By Nelson Schneider - 07/20/12 at 07:37 PM CT
I have been intrigued by the concept of tablet computers since they were referred to as "UMPCs." Yet, here we are in 2012, in the midst of the ďpost-PCĒ tablet revolution, and I still donít own one. No iPad, no Droid, no nothiní! Why? Allow me to elaborate.
I never sprang for a UMPC back in 2006 because they were high-priced gadgets with anemic hardware. If I was going to own such a device, I wanted the ability to use all of my regular Windows software on it. Paying twice as much for half the hardware capability as my regular desktop PC just didnít click with me, so I waited for the price to drop.
Iím still waiting.
While the UMPC evolutionary branch still exists, it was largely a dead-end, supplanted by true tablet PCs inspired by touchscreen smartphones. Thanks to a huge marketing blitz and rapid release schedule most people think Apple invented the tablet PC concept with their iPad, despite the fact that similar concepts were actually in development by a number of different manufacturers, in a case of parallel discovery.
So here we are today, with dozens of different tablet PCs available on the market with an array of different operating system options. Why donít I just pick one already? Despite their differences, all tablet PCs share a few major issues that repel me every time I come close to pulling the trigger on a purchase.
First, and most important, is that tablet PCs are currently in the lifecycle phase desktop PCs were in during the 1990s. I remember talking my parents into paying exorbitant amounts of money on two separate occasions Ė once in 1993 when I was just starting high school, and once in 1997 when I was ready for college Ė for new desktop PCs. In both cases the machines were obsolete about six months after I got my hands on them. Since they were so expensive, I made do with them until I absolutely couldnít stand them anymore. If I had waited but a few months, I could have gotten much better hardware for less expense. Of course, in those situations, I would have still been without a computer of any kind.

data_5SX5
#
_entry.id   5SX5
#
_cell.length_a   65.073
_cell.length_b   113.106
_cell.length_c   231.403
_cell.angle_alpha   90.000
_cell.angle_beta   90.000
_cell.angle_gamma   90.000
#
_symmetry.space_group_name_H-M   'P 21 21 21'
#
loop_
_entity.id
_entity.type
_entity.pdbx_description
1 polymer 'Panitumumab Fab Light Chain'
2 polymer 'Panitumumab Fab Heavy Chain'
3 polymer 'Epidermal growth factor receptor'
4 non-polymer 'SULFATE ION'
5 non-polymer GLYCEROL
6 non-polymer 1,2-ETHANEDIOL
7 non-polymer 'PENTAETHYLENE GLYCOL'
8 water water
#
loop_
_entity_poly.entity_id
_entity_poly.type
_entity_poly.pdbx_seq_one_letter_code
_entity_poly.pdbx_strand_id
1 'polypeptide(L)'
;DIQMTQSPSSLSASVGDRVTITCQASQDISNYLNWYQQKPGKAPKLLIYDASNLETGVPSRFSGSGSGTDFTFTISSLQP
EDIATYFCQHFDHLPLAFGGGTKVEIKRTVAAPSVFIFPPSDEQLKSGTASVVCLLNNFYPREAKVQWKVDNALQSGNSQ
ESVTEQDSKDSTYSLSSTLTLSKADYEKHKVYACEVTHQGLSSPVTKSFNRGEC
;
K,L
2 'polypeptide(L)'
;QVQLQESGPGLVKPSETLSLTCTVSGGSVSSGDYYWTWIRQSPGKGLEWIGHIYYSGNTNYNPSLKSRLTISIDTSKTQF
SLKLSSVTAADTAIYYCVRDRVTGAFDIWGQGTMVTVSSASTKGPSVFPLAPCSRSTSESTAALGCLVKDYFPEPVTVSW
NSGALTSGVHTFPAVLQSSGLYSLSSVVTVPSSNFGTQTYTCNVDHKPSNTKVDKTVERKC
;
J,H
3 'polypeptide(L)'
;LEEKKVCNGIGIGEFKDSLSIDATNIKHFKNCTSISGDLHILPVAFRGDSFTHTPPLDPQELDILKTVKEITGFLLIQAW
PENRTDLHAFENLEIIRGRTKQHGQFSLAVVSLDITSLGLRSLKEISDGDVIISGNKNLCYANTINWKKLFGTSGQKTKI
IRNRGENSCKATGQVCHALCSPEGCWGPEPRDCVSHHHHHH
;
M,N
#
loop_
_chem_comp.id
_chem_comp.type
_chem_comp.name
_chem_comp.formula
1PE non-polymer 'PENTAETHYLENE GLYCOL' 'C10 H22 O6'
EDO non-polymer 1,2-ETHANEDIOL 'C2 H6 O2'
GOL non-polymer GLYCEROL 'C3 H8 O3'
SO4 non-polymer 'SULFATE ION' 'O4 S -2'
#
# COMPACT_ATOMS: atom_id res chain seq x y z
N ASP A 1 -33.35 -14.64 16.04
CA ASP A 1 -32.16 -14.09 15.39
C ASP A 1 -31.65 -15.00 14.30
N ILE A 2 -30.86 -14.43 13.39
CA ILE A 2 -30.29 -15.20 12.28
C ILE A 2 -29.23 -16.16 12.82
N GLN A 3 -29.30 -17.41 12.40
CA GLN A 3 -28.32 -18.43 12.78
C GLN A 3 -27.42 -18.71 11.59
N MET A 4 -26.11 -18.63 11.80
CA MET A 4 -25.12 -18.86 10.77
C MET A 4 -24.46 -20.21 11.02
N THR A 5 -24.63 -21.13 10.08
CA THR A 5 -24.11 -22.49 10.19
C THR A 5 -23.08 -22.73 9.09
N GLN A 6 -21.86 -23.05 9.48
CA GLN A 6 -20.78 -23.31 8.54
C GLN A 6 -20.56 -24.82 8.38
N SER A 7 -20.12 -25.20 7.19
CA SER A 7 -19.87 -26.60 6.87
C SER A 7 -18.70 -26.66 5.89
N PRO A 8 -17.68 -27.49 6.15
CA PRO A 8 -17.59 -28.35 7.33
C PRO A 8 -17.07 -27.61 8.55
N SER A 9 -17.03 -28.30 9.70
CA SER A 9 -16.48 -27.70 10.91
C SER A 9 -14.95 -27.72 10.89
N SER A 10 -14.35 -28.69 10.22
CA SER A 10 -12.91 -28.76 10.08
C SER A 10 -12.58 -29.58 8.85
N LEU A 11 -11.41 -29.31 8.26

Today, I have a desktop that sits collecting dust while I do all of my work and experience all of my computer-based entertainment on my laptop (which frequently gets carried from my desk to a nice spot on the floor where an HDMI cable can reach it from the side of my 55Ē TV). If I delay my purchase of a tablet PC, I can still do all of my regular computing on at least two other devices. And with tablet PCs right in the middle of their rampant feature-creep stage, I just canít bring myself to buy one Ė despite the fact that even the most expensive tablet PC (iPad 3) is far cheaper than my 1990s desktops Ė because I know it will be obsolete before I even open the box. Apple especially seems to revel in this fact, unleashing a new-and-improved iPad every year to their masses of fanboys who will buy them no matter what. Even the other manufacturers seem to put faster processors, more RAM, and bigger storage into their tablets every few months.